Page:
Since January 11, French people have felt united, in response to such a cowardly and monstrous attack. But now, we’re already hearing discordant voices. With a warped and falsely rebellious spirit — unless this is a case of Stockholm syndrome — you will always find those that create excuses for the murderers.
Their role, however, is getting more and more difficult. But they have resources.
When Algerian terrorists were slaughtering Algerians in Algeria, we were told that we shouldn’t blame them, because they had been oppressed by the military and the authorities.
When Islamist extremists came to power in Tunisia and Egypt, allowing the Jihadists to threaten those who didn’t follow a similar ideology, we couldn’t complain. Out of respect for democracy.
When terrorists started killing Jews in France, because they were Jews and French, some didn’t shed a tear. Because the Israelis oppressed the Palestinians.
When terrorists killed French-Arab soldiers, because they belonged to the military and were French, no one really mourned them — under the pretext that France had been a colonialist in the past.
When terrorists killed Charlie Hebdo cartoonists and journalists because they were defending the right to be blasphemous and the freedom to make fun of terrorism, people vehemently argued that we should not « be Charlie » and that January 11 was a sham.
Now that terrorists are targeting everyone — football fans, people who enjoy getting a drink out on the terrace or listening to music, what can they really come up with? Well, they have found something. Very quickly. Too fast. This time, they’ve decided that our intervention in Syria is to blame.
Our « wars » against « political Islam » is to blame, according to Michel Onfray. It is our « Islamophobia » that’s to blame, and our laws concerning religious symbols in public schools, according to reports in Les Indigènes de la République or The Guardian.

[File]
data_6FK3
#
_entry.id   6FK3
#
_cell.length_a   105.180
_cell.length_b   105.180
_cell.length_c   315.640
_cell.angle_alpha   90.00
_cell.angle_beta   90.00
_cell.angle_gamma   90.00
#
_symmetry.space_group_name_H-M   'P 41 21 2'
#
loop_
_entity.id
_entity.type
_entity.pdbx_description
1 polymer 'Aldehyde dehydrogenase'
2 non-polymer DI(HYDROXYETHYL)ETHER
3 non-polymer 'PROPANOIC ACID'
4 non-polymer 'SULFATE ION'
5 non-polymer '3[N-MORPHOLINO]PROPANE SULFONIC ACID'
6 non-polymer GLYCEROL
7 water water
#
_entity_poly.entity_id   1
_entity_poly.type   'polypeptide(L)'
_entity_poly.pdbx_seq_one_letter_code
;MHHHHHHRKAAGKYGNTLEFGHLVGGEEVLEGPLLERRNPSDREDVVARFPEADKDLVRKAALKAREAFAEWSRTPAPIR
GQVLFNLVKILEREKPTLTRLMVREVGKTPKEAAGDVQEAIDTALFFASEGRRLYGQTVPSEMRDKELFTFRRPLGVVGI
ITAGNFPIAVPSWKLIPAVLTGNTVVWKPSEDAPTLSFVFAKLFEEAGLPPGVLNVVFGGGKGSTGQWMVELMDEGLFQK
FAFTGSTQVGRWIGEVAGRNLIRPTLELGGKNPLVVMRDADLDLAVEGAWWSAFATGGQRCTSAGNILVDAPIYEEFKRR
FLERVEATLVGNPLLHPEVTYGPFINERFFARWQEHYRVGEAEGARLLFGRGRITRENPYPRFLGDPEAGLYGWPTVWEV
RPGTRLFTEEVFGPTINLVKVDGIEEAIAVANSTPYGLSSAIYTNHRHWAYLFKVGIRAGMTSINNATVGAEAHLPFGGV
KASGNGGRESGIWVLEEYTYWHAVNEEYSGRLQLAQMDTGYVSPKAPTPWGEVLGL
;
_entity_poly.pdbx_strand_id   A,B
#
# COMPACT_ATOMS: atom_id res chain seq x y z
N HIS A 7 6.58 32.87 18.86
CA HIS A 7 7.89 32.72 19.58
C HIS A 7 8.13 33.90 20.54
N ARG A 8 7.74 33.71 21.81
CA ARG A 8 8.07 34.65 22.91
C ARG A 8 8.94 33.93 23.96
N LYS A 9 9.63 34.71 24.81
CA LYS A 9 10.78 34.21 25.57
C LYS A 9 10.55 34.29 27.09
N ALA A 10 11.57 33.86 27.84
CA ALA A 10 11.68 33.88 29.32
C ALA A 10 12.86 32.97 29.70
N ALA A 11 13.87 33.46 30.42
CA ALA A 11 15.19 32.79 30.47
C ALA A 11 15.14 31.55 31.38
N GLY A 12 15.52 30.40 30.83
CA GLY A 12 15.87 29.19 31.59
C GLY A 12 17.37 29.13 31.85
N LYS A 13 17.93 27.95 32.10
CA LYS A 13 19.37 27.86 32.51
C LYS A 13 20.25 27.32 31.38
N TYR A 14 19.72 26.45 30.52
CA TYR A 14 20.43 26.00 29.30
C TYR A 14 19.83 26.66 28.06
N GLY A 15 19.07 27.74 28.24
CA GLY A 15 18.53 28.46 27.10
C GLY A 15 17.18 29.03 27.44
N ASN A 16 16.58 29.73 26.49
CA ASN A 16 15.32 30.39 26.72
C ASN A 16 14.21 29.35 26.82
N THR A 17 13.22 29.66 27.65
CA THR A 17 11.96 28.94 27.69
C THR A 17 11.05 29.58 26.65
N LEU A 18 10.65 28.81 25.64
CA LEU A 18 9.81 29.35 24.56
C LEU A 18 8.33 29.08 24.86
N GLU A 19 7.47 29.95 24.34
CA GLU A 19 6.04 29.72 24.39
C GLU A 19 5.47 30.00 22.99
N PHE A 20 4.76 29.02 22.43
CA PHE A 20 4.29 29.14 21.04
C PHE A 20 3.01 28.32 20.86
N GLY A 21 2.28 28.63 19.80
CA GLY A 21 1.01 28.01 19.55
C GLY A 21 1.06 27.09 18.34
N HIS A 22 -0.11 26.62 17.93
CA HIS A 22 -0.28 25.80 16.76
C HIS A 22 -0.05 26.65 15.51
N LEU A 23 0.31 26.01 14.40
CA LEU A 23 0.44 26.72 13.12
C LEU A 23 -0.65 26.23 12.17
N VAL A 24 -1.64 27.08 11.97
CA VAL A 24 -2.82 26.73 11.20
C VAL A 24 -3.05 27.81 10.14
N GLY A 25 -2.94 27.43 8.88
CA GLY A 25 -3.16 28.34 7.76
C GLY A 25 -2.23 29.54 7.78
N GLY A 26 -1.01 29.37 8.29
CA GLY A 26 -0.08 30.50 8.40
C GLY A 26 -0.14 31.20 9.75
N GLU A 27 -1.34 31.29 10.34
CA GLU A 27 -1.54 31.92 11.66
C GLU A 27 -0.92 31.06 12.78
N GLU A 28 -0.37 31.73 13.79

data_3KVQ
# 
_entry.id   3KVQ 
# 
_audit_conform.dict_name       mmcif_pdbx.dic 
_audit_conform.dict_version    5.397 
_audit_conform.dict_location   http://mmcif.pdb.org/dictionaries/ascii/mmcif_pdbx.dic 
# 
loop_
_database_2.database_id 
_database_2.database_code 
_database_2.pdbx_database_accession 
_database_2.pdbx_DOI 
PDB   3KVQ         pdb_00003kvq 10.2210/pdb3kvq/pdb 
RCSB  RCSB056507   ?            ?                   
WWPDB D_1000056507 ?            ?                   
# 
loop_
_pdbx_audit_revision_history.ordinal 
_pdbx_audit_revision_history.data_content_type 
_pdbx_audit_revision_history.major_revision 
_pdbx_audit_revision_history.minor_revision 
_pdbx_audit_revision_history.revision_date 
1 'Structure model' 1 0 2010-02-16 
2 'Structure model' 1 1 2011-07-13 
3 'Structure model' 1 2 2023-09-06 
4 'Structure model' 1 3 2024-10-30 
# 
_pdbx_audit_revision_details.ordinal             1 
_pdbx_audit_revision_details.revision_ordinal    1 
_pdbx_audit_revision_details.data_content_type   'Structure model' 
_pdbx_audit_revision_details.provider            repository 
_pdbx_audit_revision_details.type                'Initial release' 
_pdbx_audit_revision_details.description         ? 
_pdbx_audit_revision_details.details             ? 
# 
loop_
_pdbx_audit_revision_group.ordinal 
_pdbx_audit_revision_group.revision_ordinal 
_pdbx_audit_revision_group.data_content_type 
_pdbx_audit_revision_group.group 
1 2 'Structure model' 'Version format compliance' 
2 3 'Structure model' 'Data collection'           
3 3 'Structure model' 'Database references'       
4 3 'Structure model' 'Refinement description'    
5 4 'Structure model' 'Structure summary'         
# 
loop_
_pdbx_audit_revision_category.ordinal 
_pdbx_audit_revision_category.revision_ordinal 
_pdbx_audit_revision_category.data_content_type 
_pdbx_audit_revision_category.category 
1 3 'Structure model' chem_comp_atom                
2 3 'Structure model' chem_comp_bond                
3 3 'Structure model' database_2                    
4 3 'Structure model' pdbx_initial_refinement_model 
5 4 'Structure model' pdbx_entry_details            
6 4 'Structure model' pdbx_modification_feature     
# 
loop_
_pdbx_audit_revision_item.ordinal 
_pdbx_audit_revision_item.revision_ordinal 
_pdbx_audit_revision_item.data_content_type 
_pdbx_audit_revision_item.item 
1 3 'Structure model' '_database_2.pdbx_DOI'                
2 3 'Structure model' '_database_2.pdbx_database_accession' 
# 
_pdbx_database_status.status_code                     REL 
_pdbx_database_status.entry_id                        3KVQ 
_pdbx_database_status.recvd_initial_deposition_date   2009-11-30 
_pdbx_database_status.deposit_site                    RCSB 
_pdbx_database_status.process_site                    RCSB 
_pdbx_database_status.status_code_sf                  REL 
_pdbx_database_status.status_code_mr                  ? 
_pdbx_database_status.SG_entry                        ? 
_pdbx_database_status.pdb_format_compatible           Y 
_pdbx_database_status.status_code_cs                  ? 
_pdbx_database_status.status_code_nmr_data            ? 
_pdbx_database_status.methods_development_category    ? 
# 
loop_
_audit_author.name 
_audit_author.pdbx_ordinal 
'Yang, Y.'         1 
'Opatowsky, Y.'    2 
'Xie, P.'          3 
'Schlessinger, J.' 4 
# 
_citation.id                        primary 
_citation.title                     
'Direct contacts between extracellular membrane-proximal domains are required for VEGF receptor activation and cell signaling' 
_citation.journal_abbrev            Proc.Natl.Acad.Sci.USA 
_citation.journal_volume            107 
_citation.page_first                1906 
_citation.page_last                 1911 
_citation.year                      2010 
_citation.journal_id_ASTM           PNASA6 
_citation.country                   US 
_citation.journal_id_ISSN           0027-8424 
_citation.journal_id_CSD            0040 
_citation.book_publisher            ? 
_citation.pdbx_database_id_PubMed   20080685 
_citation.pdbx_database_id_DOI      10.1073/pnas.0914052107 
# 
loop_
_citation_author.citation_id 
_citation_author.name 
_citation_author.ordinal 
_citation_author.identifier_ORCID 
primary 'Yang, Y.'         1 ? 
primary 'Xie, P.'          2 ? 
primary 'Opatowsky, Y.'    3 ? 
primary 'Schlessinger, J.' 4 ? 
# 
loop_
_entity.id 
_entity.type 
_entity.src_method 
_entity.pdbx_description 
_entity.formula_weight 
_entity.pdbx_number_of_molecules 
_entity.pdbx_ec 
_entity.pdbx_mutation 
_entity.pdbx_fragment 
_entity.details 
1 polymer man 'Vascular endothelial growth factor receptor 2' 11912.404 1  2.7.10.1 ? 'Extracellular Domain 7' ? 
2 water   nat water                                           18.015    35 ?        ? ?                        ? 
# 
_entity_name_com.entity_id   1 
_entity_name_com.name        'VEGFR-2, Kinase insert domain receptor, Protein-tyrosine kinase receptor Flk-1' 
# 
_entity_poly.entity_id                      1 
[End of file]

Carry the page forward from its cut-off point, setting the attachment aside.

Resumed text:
So if we’re killed, it’s our fault, because we support equality, secularism and freedom of speech. It’s our fault if we defend ourselves peacefully when someone threatens our rights, and militarily if they declare war on us.
These narratives are not only immoral, they also provide armor to the terrorists. They facilitate recruitment for them. They make us targets. These are the narratives of collaborators who play into the hands of the propaganda that aims to destroy us.
France is no longer at peace, that’s for sure. A terrorist group-turned-state has declared war on us. It’s sending soldiers to commit war crimes on our soil. Even more importantly, the Islamic State isn’t targeting us for what we’re doing, but for who we are. A free, secular and life-loving country. It’s spelled out in words in the statement claiming responsibility for the attacks of November 13. And this changes everything.
The war in Iraq, in which we were right not to participate, was unrelated to September 11, and fell outside of international law. The intervention in Syria, however, was justified. It adheres to international standards of self-defense.
What about other voices… Those who, in the name of self-defense, suggest that we join the Russians.
They are also turning everything around. The answer is not for us to form an alliance with the Russians in order to support Bashar Al Assad. The answer is for the Russians to join us in order to combat the Islamic State, instead of making bombing moderate rebel groups a priority.
Gambling on Bashar Al Assad, which is the Russians and their allies from the National Front are asking us to do, won’t help us fight the Islamic State. Instead, it will turn us into a much more justified target.
Striking our country, which refused to join the war in Iraq and is fighting in Syria for self-defense, without choosing to support a bloodthirsty dictator, only makes sense to ISIS fans. Striking a country perceived to be supporting Bashar Al Assad and his mass massacres would make more sense. It’s exactly the kind of polarization that ISIS hopes for: being alone against all our democracies, lumped together with the Damascus executioner. It’s a trap. We will lose our moral advantage and ISIS will gain the power to seduce and recruit more European Muslims — those that identify as victims of Bashar Al Assad, and feel rejected.
There’s another trap. Falling into the same racism on which our enemies thrive. The idea that the National Front could represent several regions of France and therefore its external image would, with good reason, play into their propaganda.
It’s a choice offered by our electoral democracy, and therefore, a right. But it’s also a choice that will shatter our national cohesion and weaken us like never before in this war. A war of military, ideology and psychology.